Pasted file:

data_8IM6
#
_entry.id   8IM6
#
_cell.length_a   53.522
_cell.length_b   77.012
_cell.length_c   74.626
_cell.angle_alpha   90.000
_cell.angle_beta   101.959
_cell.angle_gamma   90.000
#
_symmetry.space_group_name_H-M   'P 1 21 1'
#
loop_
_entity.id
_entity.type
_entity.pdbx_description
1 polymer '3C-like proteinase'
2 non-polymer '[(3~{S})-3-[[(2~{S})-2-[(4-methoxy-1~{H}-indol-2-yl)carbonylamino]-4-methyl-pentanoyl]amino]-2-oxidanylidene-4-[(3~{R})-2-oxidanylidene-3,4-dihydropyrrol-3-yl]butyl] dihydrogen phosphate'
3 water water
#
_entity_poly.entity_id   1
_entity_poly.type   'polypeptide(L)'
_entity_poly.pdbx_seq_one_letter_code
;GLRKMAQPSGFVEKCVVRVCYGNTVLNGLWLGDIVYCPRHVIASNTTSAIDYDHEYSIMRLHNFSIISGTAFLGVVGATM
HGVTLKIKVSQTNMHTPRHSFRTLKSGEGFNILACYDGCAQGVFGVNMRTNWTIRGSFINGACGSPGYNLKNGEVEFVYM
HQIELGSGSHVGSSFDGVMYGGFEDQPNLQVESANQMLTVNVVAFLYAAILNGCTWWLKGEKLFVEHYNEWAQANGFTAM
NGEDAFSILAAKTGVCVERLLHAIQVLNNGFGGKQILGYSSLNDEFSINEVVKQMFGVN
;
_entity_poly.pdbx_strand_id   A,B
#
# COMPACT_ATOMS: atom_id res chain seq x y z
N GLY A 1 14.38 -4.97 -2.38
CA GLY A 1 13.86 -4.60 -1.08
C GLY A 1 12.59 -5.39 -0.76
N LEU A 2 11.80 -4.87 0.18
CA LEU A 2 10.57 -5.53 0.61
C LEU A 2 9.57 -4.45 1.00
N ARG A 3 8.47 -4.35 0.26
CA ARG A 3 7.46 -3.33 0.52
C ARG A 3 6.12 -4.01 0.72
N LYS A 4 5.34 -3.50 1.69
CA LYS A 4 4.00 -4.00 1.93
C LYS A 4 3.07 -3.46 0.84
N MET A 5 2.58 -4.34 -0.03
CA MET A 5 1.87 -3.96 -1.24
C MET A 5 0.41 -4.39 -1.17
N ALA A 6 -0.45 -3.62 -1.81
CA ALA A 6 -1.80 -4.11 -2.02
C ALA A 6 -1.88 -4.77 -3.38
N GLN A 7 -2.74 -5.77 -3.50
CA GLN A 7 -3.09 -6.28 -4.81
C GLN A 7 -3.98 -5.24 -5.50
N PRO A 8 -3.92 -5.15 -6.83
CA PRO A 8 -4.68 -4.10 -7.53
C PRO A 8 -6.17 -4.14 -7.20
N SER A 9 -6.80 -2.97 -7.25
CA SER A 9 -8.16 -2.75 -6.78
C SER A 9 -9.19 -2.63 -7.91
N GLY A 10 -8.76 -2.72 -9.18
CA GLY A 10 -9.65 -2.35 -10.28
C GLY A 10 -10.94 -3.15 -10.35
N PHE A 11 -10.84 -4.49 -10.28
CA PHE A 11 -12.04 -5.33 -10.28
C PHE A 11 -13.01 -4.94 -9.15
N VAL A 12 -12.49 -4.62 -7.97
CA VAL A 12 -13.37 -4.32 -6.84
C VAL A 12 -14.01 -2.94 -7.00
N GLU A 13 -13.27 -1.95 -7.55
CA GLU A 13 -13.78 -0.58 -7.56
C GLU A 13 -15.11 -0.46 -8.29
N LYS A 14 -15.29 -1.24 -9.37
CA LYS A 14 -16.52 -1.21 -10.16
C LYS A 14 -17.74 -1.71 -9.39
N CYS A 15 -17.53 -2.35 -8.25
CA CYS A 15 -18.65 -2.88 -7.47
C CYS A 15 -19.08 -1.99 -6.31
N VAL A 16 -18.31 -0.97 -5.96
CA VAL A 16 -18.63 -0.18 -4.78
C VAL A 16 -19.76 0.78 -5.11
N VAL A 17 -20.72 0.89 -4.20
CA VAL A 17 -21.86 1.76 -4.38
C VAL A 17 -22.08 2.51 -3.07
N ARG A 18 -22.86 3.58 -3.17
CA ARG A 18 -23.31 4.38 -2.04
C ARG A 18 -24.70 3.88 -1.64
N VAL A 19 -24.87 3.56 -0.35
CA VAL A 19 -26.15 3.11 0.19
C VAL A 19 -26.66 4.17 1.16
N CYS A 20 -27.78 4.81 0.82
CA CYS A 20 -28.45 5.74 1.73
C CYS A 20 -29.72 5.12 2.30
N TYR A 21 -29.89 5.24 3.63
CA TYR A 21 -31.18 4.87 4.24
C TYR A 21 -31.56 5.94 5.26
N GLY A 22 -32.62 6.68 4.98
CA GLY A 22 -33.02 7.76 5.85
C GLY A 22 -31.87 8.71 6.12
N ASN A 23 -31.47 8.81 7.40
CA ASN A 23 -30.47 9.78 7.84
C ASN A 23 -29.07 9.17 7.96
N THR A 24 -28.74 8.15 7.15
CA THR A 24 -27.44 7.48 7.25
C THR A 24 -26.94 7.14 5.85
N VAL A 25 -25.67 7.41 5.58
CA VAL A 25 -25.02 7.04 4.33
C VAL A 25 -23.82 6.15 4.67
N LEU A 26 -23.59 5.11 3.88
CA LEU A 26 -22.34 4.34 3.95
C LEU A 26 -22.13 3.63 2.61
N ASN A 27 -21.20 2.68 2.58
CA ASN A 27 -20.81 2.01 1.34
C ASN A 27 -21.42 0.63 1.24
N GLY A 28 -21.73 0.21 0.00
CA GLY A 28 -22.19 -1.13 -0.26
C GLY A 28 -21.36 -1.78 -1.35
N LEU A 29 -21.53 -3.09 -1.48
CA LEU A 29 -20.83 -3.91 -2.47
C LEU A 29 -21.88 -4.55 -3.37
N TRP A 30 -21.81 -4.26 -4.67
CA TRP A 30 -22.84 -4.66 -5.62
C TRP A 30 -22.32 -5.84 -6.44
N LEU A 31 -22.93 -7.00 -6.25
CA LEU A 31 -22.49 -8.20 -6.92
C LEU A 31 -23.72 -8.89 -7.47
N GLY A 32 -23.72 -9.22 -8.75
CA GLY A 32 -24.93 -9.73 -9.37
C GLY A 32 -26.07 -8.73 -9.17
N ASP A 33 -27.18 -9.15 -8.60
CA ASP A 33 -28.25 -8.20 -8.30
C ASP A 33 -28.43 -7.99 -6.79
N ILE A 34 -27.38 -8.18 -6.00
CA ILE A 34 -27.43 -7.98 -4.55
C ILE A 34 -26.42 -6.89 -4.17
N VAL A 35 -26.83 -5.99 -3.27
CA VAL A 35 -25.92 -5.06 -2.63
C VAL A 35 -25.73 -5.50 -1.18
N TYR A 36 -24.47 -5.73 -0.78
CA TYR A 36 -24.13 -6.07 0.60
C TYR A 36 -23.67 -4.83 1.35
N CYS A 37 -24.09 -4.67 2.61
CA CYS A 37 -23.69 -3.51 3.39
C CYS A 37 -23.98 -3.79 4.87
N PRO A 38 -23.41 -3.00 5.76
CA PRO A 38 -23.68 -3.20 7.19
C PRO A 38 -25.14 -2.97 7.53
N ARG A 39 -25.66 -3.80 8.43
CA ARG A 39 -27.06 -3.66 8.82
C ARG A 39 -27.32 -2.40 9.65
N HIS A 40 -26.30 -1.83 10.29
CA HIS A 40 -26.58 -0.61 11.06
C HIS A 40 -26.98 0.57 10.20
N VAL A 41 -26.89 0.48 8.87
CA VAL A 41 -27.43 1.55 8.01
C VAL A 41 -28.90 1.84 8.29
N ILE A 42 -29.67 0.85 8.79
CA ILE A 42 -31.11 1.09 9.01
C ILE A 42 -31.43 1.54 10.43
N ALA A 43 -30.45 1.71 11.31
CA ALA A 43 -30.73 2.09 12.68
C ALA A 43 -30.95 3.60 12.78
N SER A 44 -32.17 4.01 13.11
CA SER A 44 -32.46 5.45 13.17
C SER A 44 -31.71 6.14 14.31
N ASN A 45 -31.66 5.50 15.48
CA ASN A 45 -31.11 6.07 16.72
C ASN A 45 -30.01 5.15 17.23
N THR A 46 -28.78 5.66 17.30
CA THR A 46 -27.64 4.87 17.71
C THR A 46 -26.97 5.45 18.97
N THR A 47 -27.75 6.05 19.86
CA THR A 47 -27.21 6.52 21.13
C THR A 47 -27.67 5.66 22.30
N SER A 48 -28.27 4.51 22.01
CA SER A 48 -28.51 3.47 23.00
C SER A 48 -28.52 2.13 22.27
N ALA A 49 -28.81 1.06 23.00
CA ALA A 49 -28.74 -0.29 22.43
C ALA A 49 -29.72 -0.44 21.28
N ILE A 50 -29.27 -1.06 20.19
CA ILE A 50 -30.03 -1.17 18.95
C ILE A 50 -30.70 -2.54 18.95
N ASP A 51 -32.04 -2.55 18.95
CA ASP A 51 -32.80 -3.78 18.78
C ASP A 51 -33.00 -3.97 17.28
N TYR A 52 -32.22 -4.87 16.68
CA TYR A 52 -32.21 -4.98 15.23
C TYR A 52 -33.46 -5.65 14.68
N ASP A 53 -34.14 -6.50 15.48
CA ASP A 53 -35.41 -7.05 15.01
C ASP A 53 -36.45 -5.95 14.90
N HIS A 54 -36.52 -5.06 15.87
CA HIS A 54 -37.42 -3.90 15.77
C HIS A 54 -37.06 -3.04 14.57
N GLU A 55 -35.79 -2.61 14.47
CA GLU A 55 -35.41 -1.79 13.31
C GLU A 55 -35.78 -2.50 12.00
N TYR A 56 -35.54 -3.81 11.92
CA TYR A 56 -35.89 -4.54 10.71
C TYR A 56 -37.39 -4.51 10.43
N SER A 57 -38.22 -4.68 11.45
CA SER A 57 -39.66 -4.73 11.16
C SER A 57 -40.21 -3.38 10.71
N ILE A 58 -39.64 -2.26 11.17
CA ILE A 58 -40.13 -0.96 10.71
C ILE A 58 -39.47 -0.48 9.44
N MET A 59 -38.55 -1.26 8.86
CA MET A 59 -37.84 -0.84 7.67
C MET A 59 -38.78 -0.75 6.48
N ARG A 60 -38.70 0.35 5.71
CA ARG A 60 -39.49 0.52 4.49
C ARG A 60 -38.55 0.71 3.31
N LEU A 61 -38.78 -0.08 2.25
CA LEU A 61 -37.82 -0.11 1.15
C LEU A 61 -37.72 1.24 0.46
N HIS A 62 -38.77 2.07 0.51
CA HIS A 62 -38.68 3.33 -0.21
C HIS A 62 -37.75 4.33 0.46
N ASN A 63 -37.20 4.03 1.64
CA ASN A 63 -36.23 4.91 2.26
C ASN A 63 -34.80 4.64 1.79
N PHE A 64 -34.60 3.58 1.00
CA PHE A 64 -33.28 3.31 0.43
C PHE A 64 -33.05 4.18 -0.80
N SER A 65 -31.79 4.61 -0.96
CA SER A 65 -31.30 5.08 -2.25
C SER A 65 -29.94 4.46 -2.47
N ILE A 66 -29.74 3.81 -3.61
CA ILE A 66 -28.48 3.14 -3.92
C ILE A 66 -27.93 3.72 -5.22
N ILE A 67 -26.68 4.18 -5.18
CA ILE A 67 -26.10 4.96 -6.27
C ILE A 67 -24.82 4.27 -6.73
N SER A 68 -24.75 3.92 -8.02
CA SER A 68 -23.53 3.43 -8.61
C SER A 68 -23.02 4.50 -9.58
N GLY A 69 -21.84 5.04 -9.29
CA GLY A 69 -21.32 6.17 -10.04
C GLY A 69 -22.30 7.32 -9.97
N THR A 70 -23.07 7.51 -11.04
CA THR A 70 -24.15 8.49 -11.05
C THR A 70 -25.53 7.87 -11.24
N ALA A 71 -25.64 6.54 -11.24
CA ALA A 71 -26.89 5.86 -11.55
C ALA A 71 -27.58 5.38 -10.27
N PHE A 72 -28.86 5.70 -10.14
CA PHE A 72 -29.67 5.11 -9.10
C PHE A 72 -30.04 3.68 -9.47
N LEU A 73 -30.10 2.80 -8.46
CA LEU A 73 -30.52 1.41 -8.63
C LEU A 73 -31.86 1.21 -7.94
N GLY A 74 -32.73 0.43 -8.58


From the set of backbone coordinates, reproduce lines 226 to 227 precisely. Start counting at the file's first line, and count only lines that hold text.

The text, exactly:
CA SER A 65 -31.30 5.08 -2.25
C SER A 65 -29.94 4.46 -2.47